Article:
Make bonsai your home's best friend

Make bonsai your home's best friend

Make bonsai your home's best friend

Striking a balance between the conflicting need to live in a city and love for nature, is a constant struggle. But you can manage to pull it off, although on a miniature scale. You can achieve this with the oriental art of ‘bonsai’, which, at first sight, generates curiosity and admiration.

In the ancient times, the Chinese believed that those who could take care of a miniature tree for a long time, got eternity granted for their soul. Supposedly, for them, a tree could be the connection between the divine and the human, between heaven and earth. However, it was the Japanese who furthered the art and made it popular.

How to start
Bonsais are not genetically dwarfed plants; they are kept small by a series of techniques and steps, which, if done properly, would allow the tree to live as long as their original species. The good thing here is that any tree can be grown into a bonsai. All you have to do is take proper care of it and know some details before starting. So, where does one begin?

First, pick a tree that you like and match it with the conditions of your home, surrounding environment and climate. Don’t forget to consider the leaf size of the tree for optimal growth. People like to pick up a small-leaved tree as it’s easier to model.

One of the ways is to buy a young plant, called a ‘prebonsai’, which consists of a germinated tree that is in its early stage. That way, the whole bonsai process becomes faster. Perhaps, you can buy seeds for a plant and nurture them the bonsai way. Or you can take the easiest route — buy a grown bonsai plant and look after it well. However, this option takes away the fun and opportunity of learning on how you can grow a bonsai plant. Please know that there is no such thing as ‘bonsai seeds’. So, don’t fall prey to buying bonsai seeds.

The seed which a bonsai comes from is just a regular tree seed. The process of making a bonsai comes later, after it has germinated. When you grow a bonsai from seed, you should do the planting in autumn, so they start germinating in spring. It’s always better to select trees that can adapt easily to the climate of the place you live; that way it’ll work in your favour.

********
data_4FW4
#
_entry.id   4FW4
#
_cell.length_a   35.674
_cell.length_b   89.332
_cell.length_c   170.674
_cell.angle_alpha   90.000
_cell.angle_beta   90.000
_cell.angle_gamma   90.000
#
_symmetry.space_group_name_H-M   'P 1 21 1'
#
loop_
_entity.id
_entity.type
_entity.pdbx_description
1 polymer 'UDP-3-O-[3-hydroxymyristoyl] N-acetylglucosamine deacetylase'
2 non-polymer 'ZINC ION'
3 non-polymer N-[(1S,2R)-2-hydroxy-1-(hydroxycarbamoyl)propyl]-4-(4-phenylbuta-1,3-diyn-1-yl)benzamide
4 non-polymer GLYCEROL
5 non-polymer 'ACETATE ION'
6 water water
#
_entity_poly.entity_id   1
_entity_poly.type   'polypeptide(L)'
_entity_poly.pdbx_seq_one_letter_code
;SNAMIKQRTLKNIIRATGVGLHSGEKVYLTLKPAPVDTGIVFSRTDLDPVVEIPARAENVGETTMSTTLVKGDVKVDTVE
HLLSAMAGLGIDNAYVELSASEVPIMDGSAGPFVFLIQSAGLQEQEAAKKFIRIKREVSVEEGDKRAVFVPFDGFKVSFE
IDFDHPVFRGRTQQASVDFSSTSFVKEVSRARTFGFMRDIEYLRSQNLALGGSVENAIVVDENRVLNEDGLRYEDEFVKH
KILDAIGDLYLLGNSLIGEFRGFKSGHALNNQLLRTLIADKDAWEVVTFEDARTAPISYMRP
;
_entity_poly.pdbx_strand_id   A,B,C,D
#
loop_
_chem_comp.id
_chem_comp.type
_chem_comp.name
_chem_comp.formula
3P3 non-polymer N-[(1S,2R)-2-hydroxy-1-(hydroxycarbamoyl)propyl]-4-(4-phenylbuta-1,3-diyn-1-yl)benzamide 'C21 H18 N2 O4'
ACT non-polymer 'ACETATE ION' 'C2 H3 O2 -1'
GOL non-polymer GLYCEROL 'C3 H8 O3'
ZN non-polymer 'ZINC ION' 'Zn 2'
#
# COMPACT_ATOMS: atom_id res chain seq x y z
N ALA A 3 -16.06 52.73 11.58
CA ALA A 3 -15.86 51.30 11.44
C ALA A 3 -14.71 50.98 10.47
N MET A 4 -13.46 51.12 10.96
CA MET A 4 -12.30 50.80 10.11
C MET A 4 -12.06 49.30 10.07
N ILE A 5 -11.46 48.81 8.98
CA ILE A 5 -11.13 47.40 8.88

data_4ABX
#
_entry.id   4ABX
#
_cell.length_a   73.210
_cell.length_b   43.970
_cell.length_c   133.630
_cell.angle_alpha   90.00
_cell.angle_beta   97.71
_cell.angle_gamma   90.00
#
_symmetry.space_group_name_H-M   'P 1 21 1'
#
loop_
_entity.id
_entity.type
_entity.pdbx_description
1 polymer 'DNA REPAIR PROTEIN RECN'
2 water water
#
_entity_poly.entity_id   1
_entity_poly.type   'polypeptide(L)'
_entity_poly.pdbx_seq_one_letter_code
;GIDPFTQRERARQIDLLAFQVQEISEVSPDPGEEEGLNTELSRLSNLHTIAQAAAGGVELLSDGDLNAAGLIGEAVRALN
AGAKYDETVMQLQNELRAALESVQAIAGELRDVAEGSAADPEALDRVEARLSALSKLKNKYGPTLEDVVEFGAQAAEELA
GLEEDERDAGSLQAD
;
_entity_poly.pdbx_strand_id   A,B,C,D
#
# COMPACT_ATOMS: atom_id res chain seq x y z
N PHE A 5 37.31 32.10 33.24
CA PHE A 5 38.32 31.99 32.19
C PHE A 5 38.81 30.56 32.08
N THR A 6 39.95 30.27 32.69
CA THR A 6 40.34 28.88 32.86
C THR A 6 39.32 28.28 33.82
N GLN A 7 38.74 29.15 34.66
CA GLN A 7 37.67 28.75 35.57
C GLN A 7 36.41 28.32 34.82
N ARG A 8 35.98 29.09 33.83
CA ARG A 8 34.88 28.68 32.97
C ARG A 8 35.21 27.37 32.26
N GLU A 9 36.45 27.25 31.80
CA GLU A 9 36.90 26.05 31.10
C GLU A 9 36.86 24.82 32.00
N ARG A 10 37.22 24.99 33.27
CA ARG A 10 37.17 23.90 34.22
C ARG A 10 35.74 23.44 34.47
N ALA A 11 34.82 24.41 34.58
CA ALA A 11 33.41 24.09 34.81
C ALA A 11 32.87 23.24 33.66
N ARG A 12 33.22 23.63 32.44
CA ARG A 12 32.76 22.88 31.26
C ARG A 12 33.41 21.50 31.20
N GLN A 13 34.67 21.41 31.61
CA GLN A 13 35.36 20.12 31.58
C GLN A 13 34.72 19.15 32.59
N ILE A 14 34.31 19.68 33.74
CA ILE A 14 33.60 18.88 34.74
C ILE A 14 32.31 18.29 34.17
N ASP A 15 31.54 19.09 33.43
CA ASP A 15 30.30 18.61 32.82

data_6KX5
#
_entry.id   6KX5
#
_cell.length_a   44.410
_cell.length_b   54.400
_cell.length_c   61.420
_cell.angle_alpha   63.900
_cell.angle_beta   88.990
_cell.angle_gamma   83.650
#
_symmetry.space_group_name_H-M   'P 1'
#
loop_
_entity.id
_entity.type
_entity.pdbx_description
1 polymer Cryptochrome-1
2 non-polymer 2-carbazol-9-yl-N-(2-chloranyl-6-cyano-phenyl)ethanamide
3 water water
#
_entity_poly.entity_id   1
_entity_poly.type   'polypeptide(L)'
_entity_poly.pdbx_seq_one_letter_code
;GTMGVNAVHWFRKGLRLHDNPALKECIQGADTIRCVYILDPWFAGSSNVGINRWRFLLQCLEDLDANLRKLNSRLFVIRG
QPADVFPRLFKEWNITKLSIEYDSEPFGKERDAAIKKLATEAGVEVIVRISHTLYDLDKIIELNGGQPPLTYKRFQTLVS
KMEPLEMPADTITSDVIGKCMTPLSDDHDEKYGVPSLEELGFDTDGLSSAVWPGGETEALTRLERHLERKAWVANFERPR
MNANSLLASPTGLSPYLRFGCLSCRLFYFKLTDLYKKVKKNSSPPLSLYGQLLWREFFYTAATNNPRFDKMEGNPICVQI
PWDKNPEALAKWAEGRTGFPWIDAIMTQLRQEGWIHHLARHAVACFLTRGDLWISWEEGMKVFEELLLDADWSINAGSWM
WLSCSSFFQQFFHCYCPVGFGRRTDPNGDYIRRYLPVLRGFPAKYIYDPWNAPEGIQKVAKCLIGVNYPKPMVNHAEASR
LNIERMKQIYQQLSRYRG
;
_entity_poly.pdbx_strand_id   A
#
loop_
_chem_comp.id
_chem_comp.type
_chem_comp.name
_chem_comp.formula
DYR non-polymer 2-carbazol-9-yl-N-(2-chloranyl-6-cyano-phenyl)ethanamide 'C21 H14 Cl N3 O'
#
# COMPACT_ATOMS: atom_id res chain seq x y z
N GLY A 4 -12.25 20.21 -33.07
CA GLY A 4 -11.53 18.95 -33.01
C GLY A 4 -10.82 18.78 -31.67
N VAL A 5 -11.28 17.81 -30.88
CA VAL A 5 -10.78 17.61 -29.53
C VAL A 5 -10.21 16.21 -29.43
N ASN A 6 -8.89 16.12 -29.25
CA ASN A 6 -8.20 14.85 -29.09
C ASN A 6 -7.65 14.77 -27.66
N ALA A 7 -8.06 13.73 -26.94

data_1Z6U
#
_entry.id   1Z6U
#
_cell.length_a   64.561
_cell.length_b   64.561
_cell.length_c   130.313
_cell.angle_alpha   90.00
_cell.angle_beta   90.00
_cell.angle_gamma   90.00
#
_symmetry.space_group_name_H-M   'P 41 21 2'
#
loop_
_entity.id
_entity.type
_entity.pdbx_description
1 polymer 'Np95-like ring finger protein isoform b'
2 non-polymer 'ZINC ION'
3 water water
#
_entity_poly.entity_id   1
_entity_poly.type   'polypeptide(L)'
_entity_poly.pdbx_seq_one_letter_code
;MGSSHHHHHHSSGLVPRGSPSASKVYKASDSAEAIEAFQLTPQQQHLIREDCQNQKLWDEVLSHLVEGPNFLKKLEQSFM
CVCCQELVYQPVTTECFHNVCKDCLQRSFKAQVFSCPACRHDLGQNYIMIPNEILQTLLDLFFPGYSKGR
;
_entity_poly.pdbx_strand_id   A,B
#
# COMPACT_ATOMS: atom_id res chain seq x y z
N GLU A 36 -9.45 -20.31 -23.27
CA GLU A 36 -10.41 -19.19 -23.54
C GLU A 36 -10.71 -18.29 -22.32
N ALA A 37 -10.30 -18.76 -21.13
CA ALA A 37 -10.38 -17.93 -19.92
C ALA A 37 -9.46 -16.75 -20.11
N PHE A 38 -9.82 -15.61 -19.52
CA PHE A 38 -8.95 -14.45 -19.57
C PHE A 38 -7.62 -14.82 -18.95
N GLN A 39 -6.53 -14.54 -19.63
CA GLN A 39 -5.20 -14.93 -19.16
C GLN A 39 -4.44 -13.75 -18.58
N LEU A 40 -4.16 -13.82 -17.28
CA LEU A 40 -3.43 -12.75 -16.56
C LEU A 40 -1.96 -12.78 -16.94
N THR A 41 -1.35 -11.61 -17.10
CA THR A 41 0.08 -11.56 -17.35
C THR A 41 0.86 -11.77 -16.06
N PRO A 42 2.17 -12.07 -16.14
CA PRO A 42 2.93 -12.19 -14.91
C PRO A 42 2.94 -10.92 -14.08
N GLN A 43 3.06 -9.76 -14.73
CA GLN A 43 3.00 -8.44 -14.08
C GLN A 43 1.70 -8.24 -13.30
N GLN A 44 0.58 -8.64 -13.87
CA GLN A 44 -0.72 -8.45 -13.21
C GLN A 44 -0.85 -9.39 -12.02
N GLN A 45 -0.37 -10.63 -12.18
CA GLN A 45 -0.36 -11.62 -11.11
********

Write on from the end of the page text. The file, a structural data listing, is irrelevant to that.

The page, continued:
Taking care
“Looking at a tree in a miniature form is a different feel altogether. Bonsai trees in my house are not only an attractive conversation piece, but tending to them is a great stress reliever,” says Delhi-based plant enthusiast Swapna Soni. Pruning is one of the ways to create and shape a bonsai. However, while one is pruning, it is very important not to change too much of the tree’s original silhouette. Constant pruning is necessary not only to shape the tree but also to care for it.

Regular wiring ensures a bountiful bonsai with strong and numerous leaves. “Shaping angles and generating branches can be done by wiring. However, it’s very important to do it the right way, because it can be a disaster if not done properly. If two branches occur at the same height of the tree, keep one of them and remove the other. Take off branches with unnatural twists and turns. Also, remove disproportionately thick branches from the top of the tree,” says Shalini Vohra, a Delhi-based bonsai specialist.